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Cross-examinination for Prosecutors: When You Can’t, and How You Can’t

Prosecutors often accuse defense attorneys, and our clients, of using unduly narrow interpretations of the law to justify conduct that hasn’t expressly been ruled illegal.  Who among us hasn’t heard the government invoke some variation of “the absence of an explicit prohibition doesn’t bar a prosecution”?  In other words, says the government, “it’s not okay just because no one told you it isn’t.”

The Third Circuit turned that argument around on the government recently, in United States v. Moreno, ___ F.3d ___, 2016 WL 53796 (3d Cir. Jan. 5, 2016).  A prosecutor in the Western District of Pennsylvania had a bright new idea:  use the defendant’s sentencing allocution as an opportunity to cross-examine him about the offense conduct – an opportunity that the prosecutor hadn’t gotten at trial, when the defendant chose not to testify.  The innovative prosecutor succeeded in eliciting incriminating admissions, upon which the sentencing judge promptly and expressly relied when imposing sentence.  Although the defendant had appropriately cabined his allocution to mitigation and remorse, defense counsel did not object to the cross-examination or the judge’s reliance upon it.

On appeal, the government sought refuge in the fact that neither a rule nor binding precedent explicitly says “no, prosecutors, you cannot cross-examine a defendant at allocution.”  The government relied on this “but no one said I couldn’t” analysis to argue both that no error had occurred, and that any error was not “plain” (as required for reversal, with no objection below).

The circuit disagreed.  It pointed out that the purpose of the “ancient” right of allocution, enshrined in Fed. R. Crim. P. 32, is to “permit the defendant to speak or present any information to mitigate the sentence” – a purpose that is fatally undermined if allocution opens a defendant to cross-examination.  Permitting cross-examination was not only error, but plain error.  (The circuit noted that a defendant who chooses to testify about offense conduct at sentencing may do so, but only by taking the stand and thus accepting the risks of cross-examination.  Practice tip:  discourage your clients from doing this.)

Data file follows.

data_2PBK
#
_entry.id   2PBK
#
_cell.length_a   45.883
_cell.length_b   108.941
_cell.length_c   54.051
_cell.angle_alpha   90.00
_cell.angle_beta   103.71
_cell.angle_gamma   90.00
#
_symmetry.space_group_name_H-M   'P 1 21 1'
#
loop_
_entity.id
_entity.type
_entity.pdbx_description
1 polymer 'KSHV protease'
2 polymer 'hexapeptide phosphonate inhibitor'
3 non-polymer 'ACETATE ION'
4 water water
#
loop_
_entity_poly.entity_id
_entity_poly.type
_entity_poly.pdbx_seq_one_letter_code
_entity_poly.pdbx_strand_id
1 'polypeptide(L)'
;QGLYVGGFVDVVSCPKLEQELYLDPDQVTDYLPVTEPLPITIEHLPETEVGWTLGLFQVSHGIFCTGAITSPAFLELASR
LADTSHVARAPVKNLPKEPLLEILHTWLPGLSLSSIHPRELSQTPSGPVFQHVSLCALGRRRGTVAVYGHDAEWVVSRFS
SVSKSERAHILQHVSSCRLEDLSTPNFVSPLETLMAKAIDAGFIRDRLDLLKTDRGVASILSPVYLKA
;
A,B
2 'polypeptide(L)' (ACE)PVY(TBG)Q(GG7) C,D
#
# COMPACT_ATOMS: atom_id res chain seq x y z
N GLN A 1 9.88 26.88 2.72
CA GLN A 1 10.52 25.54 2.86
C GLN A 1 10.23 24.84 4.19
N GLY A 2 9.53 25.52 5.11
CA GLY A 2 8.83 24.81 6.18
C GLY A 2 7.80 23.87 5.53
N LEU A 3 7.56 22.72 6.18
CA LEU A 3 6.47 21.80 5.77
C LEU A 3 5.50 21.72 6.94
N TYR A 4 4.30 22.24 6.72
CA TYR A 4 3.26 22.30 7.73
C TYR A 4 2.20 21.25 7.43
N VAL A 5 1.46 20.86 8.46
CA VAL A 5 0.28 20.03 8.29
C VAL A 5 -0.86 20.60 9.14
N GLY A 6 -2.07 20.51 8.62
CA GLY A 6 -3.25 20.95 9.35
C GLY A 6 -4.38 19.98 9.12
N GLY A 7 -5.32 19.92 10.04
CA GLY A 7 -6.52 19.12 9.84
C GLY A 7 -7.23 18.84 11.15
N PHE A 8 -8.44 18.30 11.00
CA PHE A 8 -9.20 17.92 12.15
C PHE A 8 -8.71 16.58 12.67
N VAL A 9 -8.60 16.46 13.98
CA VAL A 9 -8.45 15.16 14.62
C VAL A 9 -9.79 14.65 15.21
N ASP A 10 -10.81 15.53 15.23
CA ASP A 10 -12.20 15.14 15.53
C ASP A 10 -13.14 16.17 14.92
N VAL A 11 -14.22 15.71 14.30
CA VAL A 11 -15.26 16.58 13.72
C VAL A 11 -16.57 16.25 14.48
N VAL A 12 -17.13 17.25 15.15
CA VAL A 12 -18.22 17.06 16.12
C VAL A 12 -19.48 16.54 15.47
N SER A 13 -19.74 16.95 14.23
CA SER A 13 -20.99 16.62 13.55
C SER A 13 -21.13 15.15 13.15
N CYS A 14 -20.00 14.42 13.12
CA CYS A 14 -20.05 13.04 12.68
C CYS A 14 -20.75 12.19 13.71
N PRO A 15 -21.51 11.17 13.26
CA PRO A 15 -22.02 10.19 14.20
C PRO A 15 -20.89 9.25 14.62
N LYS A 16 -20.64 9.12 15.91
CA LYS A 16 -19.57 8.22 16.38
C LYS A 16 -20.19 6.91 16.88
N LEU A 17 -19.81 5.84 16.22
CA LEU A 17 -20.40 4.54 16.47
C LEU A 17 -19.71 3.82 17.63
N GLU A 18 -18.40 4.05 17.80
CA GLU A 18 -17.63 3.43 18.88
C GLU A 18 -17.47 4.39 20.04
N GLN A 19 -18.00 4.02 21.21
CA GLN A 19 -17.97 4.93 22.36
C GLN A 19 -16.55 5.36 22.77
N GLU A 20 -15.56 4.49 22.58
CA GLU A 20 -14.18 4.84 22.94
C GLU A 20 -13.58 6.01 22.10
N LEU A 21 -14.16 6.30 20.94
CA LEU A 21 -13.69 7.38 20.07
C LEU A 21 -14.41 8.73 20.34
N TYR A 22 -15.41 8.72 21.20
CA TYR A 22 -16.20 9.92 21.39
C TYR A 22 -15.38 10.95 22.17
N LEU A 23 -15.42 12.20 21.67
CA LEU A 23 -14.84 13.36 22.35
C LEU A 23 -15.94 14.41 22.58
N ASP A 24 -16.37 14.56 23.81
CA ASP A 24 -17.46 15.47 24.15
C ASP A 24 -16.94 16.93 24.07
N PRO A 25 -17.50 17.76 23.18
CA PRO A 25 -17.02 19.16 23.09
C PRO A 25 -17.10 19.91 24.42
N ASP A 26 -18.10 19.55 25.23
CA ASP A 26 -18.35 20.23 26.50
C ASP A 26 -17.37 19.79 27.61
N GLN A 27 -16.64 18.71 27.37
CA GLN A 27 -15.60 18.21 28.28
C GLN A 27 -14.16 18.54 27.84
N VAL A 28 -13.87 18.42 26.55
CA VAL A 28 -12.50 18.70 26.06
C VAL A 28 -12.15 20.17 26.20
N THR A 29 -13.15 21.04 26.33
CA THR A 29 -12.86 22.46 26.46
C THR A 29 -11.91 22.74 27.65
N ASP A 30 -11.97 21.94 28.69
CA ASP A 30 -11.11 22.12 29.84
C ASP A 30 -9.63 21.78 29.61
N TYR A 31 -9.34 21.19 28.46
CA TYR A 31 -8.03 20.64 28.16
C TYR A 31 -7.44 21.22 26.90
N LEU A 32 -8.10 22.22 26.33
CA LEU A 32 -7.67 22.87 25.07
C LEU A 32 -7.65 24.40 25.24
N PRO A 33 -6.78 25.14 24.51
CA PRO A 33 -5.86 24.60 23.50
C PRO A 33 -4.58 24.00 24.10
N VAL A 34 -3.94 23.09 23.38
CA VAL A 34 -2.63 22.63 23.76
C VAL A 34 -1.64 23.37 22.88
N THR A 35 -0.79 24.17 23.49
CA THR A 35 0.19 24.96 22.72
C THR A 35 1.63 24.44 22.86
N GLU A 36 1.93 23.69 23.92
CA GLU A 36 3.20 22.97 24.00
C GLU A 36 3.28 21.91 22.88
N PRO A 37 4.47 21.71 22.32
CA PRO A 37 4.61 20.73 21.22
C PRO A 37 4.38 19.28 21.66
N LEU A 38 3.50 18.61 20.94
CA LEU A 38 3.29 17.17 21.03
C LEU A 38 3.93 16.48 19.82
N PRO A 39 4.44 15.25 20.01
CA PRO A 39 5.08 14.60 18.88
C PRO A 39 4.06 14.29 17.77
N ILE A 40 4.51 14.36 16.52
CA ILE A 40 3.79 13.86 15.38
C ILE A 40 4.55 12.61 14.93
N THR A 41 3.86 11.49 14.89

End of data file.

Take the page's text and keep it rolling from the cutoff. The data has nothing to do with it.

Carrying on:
And the circuit went one step further toward reminding the government that “no one said I couldn’t” is not the limit of its obligations.  Even if the district court’s error were not plain, the circuit said, it would exercise its supervisory authority to prohibit cross-examination at allocution.

The prosecutor in Moreno had tried another unorthodox tactic that the circuit also disapproved:  rehabilitating a witness not with his own statements, but with the statements of a non-testifying witness.  The defense had attacked the testimony of a key cooperating witness in the usual way:  by eliciting an admission that the witness hoped for leniency at sentencing as a reward for his cooperation.  On re-direct examination the government attempted to offer “prior consistent statements” of the witness, citing Fed. R. Evid. 801(d)(1)(B) – but the statements were memoranda prepared by the non-testifying special agent from the pretrial interviews of the testifying witness, and not the witness’s own statements.  The district court admitted the memoranda over a non-specific objection by defense counsel.

On appeal the circuit agreed with the defense that the admission of the non-testifying agent’s statements violated the Confrontation Clause.  Unfortunately for Mr. Moreno, “no harm no foul” carried the day; the circuit found the error harmless.  It remanded for resentencing as a result of the allocution violation (rejecting another sentencing issue, related to the number of victims), but not for a new trial.

Defense attorney:  Brett G. Sweitzer, Assistant Federal Defender, Philadelphia

By:  Lisa A. Mathewson, www.mathewson-law.com